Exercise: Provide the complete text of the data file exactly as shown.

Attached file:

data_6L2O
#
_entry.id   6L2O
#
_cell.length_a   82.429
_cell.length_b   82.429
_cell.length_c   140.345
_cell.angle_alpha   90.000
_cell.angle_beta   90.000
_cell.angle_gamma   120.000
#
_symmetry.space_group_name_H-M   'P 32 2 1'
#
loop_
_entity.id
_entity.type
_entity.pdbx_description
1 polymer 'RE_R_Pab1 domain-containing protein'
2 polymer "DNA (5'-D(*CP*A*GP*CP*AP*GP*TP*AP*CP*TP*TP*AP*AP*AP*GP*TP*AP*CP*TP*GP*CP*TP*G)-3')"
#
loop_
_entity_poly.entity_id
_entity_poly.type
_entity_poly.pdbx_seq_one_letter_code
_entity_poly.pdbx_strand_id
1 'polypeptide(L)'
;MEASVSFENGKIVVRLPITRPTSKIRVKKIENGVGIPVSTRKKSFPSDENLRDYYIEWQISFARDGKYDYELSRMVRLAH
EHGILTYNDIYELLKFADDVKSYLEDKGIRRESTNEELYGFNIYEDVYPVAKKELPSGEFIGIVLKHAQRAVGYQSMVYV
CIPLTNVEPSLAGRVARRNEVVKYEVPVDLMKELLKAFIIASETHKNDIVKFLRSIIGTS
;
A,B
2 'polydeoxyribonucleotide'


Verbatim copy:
data_6L2O
#
_entry.id   6L2O
#
_cell.length_a   82.429
_cell.length_b   82.429
_cell.length_c   140.345
_cell.angle_alpha   90.000
_cell.angle_beta   90.000
_cell.angle_gamma   120.000
#
_symmetry.space_group_name_H-M   'P 32 2 1'
#
loop_
_entity.id
_entity.type
_entity.pdbx_description
1 polymer 'RE_R_Pab1 domain-containing protein'
2 polymer "DNA (5'-D(*CP*A*GP*CP*AP*GP*TP*AP*CP*TP*TP*AP*AP*AP*GP*TP*AP*CP*TP*GP*CP*TP*G)-3')"
#
loop_
_entity_poly.entity_id
_entity_poly.type
_entity_poly.pdbx_seq_one_letter_code
_entity_poly.pdbx_strand_id
1 'polypeptide(L)'
;MEASVSFENGKIVVRLPITRPTSKIRVKKIENGVGIPVSTRKKSFPSDENLRDYYIEWQISFARDGKYDYELSRMVRLAH
EHGILTYNDIYELLKFADDVKSYLEDKGIRRESTNEELYGFNIYEDVYPVAKKELPSGEFIGIVLKHAQRAVGYQSMVYV
CIPLTNVEPSLAGRVARRNEVVKYEVPVDLMKELLKAFIIASETHKNDIVKFLRSIIGTS
;
A,B
2 'polydeoxyribonucleotide'